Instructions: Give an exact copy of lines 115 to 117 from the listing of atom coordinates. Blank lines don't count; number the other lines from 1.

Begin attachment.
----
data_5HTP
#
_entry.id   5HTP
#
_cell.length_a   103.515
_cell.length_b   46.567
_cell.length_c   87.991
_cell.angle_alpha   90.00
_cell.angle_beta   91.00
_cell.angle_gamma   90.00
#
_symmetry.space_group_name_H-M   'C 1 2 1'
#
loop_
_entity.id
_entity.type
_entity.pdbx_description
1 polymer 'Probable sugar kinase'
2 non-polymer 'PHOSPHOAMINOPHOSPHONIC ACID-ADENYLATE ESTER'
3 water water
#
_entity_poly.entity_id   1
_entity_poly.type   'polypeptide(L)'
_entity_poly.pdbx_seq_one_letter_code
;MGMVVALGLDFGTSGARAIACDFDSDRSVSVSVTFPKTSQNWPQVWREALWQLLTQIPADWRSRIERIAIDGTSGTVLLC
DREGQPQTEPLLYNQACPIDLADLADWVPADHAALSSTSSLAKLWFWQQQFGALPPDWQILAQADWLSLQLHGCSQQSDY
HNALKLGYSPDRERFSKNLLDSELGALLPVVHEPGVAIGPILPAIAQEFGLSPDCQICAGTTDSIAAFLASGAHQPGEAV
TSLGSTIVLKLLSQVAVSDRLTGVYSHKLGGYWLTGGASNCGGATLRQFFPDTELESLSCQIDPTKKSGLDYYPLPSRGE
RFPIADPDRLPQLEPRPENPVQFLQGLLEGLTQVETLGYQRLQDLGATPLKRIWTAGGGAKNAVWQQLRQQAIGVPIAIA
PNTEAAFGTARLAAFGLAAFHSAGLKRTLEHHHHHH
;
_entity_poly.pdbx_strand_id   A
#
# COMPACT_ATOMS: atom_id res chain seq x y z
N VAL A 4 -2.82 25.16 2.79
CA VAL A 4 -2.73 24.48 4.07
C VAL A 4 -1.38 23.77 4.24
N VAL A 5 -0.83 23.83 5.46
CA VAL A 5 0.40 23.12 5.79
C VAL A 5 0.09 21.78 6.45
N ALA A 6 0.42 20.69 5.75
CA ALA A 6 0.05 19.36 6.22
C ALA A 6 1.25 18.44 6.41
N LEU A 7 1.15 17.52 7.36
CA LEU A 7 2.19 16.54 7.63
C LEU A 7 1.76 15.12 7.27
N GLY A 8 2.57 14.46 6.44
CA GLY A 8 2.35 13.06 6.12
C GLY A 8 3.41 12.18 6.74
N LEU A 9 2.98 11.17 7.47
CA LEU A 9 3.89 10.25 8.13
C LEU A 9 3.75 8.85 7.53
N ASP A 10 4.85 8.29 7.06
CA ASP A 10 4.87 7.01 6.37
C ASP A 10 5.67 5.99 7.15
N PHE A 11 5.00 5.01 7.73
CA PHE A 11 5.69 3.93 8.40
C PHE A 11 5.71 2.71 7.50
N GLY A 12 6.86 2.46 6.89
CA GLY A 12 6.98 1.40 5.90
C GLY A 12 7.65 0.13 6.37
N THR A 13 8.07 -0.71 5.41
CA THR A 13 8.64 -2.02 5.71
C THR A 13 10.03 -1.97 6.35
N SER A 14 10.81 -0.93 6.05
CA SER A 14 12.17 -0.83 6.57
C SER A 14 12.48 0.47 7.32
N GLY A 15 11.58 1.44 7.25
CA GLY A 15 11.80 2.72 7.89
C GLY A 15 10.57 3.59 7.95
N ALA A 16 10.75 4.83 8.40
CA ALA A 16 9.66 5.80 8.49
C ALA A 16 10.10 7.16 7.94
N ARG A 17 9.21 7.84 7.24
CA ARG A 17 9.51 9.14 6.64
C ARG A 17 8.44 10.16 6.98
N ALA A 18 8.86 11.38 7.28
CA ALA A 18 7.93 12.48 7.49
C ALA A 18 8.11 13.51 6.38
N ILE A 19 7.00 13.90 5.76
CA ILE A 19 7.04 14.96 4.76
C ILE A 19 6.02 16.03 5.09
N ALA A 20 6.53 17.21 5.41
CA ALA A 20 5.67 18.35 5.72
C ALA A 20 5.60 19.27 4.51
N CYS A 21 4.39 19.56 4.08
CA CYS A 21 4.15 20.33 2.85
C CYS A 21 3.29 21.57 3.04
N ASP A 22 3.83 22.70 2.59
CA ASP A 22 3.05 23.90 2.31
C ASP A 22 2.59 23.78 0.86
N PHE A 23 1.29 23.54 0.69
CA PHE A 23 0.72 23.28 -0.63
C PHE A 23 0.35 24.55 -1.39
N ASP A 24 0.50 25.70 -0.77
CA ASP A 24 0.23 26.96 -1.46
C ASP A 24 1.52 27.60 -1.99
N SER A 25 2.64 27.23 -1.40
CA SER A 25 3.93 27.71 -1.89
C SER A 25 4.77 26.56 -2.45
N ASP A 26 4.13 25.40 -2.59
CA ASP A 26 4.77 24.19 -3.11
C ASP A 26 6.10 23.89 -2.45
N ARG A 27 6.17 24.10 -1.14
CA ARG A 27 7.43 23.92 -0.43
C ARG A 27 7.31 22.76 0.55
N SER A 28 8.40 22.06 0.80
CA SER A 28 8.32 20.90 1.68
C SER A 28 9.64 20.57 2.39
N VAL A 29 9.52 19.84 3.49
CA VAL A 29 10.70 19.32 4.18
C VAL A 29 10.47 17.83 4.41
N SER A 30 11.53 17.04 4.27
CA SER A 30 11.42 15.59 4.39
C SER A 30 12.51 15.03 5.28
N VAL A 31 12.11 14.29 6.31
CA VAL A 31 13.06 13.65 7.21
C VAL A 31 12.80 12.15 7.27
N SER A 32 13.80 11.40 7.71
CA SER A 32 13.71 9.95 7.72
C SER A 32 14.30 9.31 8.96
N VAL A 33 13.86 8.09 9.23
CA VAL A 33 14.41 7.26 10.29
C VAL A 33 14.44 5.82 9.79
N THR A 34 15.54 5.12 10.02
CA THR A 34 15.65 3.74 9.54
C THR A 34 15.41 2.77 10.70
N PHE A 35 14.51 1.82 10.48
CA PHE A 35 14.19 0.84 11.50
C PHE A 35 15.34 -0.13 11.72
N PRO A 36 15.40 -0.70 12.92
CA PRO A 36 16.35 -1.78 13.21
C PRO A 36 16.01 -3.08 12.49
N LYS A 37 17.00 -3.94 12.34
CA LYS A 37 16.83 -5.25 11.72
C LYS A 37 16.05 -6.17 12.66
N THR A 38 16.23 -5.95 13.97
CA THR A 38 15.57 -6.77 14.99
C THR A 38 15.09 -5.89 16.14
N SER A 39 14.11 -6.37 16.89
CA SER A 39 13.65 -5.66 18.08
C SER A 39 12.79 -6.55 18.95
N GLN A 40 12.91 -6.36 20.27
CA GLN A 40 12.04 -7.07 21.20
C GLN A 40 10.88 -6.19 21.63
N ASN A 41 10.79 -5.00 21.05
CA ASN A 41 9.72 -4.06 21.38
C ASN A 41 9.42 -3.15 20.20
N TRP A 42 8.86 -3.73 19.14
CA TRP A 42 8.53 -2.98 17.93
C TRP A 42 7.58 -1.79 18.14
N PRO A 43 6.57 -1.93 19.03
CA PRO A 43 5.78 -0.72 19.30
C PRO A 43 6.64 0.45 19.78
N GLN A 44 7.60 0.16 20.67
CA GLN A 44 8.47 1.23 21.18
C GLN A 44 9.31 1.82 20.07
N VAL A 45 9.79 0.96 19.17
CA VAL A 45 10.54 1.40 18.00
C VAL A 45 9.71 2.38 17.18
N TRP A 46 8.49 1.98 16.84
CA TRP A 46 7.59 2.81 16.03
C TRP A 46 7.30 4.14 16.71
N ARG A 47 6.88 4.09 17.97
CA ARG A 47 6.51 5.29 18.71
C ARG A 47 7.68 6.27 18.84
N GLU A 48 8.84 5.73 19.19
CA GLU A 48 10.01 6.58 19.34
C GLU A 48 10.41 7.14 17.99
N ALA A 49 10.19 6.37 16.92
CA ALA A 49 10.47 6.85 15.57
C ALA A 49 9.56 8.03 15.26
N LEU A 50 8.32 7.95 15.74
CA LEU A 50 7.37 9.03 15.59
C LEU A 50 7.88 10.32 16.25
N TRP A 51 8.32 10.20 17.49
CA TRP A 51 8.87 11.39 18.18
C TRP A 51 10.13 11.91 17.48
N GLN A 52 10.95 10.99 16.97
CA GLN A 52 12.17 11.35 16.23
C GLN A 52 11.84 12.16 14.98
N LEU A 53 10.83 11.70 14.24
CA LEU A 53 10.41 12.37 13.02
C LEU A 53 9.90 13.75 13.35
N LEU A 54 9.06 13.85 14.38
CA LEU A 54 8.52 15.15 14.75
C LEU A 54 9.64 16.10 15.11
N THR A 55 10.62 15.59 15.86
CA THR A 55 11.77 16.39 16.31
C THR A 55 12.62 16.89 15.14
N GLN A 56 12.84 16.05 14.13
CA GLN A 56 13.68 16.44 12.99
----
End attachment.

C SER A 30 12.51 15.03 5.28
N VAL A 31 12.11 14.29 6.31
CA VAL A 31 13.06 13.65 7.21